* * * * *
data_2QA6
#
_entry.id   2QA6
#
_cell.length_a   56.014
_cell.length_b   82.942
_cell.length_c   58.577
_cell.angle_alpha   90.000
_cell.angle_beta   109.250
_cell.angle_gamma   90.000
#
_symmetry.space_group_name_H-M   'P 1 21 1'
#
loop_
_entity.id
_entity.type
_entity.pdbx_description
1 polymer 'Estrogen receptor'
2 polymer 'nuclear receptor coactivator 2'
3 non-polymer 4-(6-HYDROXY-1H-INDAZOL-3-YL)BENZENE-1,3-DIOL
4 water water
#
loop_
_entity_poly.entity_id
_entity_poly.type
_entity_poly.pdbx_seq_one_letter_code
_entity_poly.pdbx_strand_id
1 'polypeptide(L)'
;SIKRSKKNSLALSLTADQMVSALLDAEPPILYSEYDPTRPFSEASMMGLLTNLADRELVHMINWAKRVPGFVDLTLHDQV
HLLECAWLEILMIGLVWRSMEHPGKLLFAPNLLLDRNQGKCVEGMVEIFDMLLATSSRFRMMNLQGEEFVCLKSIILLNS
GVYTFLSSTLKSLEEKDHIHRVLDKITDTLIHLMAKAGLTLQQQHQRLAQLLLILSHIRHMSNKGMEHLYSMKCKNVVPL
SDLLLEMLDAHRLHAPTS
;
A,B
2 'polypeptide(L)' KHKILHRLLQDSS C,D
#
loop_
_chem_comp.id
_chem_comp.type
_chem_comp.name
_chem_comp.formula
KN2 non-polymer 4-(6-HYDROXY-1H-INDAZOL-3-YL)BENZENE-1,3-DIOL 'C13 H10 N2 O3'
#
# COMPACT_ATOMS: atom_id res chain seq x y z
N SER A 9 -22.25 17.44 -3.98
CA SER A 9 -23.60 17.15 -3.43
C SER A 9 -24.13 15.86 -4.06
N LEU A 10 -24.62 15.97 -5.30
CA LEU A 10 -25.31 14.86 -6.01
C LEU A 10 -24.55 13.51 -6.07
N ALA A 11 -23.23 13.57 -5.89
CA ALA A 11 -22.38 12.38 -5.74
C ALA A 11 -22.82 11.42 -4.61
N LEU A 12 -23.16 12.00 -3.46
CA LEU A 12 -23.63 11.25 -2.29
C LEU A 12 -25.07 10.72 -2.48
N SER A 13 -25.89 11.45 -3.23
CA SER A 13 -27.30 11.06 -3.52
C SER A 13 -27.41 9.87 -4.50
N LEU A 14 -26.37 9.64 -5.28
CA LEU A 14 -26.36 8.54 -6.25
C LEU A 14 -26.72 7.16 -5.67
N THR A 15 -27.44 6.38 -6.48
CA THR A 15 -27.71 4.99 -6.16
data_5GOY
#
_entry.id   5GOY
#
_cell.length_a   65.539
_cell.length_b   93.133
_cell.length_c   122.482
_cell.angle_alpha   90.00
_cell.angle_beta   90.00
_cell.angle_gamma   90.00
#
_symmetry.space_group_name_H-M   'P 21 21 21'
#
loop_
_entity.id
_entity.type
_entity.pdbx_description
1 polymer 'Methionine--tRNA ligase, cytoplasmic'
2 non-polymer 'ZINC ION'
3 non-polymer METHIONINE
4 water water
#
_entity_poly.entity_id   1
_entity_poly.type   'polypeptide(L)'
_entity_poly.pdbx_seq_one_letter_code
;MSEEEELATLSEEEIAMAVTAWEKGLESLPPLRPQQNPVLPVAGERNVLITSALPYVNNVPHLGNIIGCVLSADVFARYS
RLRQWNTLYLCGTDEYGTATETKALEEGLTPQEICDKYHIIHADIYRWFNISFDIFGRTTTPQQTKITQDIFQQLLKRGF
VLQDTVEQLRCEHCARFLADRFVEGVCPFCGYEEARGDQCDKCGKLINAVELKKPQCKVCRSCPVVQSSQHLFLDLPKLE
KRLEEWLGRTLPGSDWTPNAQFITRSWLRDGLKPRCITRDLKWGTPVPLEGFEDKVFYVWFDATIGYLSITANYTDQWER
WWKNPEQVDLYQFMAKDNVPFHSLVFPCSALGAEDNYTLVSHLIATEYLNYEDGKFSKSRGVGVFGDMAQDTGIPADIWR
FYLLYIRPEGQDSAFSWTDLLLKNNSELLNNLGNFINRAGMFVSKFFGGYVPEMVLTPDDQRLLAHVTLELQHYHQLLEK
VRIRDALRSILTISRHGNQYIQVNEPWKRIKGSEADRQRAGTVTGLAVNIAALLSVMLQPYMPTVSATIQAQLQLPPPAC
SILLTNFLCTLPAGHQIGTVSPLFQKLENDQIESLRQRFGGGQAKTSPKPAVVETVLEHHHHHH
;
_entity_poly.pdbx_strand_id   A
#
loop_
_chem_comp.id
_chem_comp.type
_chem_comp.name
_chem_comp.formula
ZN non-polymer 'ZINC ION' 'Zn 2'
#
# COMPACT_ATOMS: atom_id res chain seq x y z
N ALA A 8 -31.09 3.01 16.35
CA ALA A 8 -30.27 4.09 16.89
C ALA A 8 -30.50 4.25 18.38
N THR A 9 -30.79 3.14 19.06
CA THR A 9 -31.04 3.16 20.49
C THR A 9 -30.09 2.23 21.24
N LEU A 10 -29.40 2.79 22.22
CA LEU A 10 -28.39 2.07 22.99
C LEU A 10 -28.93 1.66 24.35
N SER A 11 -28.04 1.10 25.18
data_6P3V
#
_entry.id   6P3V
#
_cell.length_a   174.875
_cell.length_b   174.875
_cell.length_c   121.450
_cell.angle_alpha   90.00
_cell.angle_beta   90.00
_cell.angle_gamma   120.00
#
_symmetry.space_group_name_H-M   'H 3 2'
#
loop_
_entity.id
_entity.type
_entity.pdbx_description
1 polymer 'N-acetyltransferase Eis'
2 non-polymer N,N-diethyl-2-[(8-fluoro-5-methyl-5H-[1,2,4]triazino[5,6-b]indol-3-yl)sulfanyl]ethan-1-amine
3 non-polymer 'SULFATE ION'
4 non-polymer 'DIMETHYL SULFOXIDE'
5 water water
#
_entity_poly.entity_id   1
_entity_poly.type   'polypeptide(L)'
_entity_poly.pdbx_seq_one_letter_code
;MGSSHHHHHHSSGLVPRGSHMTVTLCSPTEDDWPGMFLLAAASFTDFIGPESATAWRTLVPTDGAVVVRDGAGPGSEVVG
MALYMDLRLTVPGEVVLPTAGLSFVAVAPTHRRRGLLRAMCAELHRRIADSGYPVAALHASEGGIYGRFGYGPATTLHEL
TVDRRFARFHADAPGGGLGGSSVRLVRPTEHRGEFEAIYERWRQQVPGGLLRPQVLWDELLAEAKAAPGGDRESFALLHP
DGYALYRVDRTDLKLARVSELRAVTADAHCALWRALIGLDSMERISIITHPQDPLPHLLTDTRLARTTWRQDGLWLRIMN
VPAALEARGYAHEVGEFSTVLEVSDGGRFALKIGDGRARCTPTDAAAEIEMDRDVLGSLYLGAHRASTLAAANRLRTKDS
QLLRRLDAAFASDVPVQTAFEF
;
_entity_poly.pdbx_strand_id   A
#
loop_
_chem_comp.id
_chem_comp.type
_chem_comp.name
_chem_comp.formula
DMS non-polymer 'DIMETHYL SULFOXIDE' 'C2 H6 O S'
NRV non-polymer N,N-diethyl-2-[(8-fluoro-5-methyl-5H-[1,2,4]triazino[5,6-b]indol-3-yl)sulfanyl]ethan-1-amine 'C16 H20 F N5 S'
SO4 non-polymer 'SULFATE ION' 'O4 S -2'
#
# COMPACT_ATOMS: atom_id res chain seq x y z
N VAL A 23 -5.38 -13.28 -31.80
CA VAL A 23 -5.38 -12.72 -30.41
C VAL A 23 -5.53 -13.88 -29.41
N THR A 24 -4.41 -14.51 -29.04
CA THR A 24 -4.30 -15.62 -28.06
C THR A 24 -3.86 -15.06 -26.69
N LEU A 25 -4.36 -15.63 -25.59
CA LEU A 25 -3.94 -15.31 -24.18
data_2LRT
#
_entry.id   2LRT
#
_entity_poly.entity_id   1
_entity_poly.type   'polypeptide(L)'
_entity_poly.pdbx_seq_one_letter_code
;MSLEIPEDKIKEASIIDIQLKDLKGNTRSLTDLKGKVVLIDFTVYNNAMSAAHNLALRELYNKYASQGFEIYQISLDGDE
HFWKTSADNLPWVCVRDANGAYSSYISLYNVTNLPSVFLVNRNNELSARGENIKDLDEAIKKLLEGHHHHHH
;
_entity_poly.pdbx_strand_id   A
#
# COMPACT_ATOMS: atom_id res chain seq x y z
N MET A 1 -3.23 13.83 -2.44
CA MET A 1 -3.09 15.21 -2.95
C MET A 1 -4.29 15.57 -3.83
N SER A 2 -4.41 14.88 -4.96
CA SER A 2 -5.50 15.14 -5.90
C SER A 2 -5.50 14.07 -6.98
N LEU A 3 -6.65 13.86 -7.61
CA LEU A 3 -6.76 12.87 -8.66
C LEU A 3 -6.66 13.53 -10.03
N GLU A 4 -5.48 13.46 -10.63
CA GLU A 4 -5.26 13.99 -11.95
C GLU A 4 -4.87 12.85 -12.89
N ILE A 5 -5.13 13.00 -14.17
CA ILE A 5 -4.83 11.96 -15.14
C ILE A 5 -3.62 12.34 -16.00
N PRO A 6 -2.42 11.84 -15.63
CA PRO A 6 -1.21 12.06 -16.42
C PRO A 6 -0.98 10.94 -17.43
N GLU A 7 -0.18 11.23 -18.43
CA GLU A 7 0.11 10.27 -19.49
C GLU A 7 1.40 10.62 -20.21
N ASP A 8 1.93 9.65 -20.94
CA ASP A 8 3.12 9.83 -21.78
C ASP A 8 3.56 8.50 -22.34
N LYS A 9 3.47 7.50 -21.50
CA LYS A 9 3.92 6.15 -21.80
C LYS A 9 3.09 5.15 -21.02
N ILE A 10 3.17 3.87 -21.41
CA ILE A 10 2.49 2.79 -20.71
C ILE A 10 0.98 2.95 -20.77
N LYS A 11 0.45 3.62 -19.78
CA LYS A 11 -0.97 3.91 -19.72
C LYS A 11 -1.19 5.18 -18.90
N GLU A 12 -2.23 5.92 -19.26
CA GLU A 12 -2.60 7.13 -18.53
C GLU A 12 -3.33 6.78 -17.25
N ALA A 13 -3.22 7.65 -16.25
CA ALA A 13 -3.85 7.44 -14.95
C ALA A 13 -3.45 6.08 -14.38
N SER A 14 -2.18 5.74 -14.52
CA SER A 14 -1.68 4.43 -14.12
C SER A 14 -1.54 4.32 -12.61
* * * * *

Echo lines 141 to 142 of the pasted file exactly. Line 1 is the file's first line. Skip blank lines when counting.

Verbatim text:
#
_entity_poly.entity_id   1